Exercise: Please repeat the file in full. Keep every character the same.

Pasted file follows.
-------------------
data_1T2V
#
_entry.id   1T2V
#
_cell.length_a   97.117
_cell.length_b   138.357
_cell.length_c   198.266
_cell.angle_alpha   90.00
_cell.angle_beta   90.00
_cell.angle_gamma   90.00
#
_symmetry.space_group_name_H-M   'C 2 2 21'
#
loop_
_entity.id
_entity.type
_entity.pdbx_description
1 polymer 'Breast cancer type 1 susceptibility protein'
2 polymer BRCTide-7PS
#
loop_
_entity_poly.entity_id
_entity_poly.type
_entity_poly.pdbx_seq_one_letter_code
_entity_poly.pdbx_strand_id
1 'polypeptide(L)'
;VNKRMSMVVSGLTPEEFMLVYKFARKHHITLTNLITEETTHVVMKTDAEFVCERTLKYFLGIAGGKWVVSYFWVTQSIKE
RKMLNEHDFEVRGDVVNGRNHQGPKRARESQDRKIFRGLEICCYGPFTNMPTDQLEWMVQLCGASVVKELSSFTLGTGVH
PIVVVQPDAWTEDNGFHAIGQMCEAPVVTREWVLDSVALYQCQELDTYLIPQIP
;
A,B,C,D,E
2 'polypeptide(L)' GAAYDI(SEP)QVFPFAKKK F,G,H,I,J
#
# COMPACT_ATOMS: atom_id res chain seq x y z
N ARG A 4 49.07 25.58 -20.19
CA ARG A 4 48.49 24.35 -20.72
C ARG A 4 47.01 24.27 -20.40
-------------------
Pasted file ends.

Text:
data_1T2V
#
_entry.id   1T2V
#
_cell.length_a   97.117
_cell.length_b   138.357
_cell.length_c   198.266
_cell.angle_alpha   90.00
_cell.angle_beta   90.00
_cell.angle_gamma   90.00
#
_symmetry.space_group_name_H-M   'C 2 2 21'
#
loop_
_entity.id
_entity.type
_entity.pdbx_description
1 polymer 'Breast cancer type 1 susceptibility protein'
2 polymer BRCTide-7PS
#
loop_
_entity_poly.entity_id
_entity_poly.type
_entity_poly.pdbx_seq_one_letter_code
_entity_poly.pdbx_strand_id
1 'polypeptide(L)'
;VNKRMSMVVSGLTPEEFMLVYKFARKHHITLTNLITEETTHVVMKTDAEFVCERTLKYFLGIAGGKWVVSYFWVTQSIKE
RKMLNEHDFEVRGDVVNGRNHQGPKRARESQDRKIFRGLEICCYGPFTNMPTDQLEWMVQLCGASVVKELSSFTLGTGVH
PIVVVQPDAWTEDNGFHAIGQMCEAPVVTREWVLDSVALYQCQELDTYLIPQIP
;
A,B,C,D,E
2 'polypeptide(L)' GAAYDI(SEP)QVFPFAKKK F,G,H,I,J
#
# COMPACT_ATOMS: atom_id res chain seq x y z
N ARG A 4 49.07 25.58 -20.19
CA ARG A 4 48.49 24.35 -20.72
C ARG A 4 47.01 24.27 -20.40